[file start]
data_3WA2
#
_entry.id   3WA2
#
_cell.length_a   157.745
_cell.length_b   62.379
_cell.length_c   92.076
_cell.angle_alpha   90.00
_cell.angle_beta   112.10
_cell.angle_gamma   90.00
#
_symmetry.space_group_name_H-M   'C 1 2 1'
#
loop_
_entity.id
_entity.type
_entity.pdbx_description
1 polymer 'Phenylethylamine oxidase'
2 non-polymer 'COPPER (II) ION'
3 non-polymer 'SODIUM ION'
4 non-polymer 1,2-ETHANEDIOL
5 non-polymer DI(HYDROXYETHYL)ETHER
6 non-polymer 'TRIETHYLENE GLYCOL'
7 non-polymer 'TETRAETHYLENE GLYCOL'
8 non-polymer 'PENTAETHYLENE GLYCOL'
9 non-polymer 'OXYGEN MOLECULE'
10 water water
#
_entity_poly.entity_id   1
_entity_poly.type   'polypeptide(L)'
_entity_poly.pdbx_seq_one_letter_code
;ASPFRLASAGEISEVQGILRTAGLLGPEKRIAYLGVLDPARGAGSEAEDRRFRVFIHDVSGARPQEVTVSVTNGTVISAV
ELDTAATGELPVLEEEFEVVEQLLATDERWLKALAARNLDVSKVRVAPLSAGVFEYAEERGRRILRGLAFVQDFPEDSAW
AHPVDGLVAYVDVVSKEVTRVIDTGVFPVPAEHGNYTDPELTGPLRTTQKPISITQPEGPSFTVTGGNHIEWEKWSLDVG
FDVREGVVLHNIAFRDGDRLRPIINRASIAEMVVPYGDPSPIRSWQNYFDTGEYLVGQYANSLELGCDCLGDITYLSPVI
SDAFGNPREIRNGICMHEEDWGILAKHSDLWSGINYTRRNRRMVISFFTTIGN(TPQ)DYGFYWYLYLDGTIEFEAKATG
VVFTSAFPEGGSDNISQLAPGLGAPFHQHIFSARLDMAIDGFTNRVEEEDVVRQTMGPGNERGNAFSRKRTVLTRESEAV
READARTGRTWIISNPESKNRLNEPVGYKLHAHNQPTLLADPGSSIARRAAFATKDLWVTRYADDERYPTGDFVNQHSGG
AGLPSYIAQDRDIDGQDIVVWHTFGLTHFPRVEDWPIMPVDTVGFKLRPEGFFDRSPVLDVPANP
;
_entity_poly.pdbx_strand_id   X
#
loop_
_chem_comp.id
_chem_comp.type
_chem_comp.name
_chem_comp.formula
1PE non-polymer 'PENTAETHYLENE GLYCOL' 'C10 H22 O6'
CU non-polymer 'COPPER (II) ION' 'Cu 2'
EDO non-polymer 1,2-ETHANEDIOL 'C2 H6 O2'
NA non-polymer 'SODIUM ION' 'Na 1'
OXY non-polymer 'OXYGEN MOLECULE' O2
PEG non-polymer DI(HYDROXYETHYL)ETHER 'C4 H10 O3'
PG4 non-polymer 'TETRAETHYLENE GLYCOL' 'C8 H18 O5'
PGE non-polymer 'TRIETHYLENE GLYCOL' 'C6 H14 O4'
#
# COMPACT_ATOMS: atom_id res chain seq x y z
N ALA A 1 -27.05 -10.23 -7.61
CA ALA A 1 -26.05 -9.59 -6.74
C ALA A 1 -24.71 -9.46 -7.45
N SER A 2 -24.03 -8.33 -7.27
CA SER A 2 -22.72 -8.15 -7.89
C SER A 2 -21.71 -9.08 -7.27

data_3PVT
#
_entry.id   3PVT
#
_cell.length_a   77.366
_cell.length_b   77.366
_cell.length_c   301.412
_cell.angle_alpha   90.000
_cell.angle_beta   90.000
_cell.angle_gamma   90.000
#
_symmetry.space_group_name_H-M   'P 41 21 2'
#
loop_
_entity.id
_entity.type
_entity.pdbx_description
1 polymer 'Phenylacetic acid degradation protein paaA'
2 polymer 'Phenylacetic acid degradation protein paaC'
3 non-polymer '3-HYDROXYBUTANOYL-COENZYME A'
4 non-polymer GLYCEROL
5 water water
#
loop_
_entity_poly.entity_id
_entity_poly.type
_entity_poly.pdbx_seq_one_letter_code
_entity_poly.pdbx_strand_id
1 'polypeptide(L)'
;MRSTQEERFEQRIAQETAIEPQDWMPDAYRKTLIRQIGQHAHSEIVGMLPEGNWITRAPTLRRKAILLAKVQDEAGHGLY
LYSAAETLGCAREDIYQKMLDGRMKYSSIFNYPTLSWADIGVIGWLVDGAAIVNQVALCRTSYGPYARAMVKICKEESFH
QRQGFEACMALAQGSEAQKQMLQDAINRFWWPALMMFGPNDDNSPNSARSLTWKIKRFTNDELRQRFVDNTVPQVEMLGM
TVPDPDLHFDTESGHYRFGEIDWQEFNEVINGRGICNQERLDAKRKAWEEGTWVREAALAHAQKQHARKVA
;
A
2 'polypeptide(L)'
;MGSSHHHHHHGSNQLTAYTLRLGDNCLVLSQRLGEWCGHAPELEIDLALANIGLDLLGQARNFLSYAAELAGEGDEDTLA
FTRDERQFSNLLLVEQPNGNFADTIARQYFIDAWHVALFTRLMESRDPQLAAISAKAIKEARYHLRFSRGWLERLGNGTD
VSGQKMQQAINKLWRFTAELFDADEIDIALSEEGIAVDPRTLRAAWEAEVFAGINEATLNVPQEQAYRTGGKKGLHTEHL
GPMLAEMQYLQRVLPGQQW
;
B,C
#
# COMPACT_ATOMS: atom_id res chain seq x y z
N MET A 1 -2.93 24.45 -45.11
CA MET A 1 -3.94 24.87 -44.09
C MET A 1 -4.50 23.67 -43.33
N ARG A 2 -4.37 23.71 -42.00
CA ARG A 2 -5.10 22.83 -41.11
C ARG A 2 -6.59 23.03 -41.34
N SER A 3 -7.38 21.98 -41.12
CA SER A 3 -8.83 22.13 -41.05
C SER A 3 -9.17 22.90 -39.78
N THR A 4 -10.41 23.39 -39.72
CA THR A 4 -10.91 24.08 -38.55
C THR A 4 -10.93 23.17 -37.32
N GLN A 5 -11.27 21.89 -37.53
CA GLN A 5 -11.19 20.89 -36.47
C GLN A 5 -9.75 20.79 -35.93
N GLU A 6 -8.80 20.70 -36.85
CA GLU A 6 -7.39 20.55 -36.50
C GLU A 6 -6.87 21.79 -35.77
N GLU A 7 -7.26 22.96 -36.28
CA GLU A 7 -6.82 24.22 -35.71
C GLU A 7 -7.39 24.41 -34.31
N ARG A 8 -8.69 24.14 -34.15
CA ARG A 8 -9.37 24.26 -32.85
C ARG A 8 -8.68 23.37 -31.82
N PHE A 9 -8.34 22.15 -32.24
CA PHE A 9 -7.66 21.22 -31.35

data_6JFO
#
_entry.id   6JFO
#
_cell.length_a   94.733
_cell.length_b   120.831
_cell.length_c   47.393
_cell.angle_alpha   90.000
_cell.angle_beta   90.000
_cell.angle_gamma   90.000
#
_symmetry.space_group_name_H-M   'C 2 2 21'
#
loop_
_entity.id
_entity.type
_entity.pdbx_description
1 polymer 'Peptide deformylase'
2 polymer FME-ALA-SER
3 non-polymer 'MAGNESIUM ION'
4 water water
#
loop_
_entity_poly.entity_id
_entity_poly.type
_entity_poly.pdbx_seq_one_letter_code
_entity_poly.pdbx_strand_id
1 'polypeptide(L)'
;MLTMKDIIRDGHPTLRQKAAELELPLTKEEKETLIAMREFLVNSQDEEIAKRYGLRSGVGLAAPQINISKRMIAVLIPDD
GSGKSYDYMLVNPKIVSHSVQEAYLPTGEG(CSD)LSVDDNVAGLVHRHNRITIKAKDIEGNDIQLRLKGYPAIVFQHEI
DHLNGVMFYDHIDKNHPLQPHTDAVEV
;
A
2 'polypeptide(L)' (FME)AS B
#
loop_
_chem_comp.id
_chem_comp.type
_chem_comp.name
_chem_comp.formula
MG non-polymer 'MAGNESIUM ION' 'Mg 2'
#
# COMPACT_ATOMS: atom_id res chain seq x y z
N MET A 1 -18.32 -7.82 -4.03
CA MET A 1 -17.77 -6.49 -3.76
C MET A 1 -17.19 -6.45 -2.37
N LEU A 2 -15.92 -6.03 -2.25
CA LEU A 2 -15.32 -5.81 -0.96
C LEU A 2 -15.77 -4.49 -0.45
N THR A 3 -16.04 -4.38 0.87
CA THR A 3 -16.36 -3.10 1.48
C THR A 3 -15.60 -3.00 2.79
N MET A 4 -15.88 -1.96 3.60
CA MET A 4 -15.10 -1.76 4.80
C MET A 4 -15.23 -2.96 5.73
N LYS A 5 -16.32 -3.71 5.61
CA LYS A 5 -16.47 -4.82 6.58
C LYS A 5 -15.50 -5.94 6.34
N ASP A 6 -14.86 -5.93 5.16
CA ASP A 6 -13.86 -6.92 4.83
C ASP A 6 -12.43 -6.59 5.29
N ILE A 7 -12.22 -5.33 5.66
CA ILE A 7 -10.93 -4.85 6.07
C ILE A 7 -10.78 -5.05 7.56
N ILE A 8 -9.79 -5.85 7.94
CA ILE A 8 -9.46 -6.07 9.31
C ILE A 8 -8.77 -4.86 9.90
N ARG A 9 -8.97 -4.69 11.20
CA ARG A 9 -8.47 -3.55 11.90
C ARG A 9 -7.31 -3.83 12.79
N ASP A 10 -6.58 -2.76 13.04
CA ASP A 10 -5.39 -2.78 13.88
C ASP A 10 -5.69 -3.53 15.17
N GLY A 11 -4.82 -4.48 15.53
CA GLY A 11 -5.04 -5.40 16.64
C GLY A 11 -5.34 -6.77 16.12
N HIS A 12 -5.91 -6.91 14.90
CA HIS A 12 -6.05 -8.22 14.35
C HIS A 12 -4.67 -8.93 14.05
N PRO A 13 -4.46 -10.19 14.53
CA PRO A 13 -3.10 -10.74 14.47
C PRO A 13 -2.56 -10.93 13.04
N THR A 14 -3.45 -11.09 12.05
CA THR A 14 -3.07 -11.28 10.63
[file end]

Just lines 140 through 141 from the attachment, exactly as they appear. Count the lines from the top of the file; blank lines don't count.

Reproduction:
_cell.length_c   47.393
_cell.angle_alpha   90.000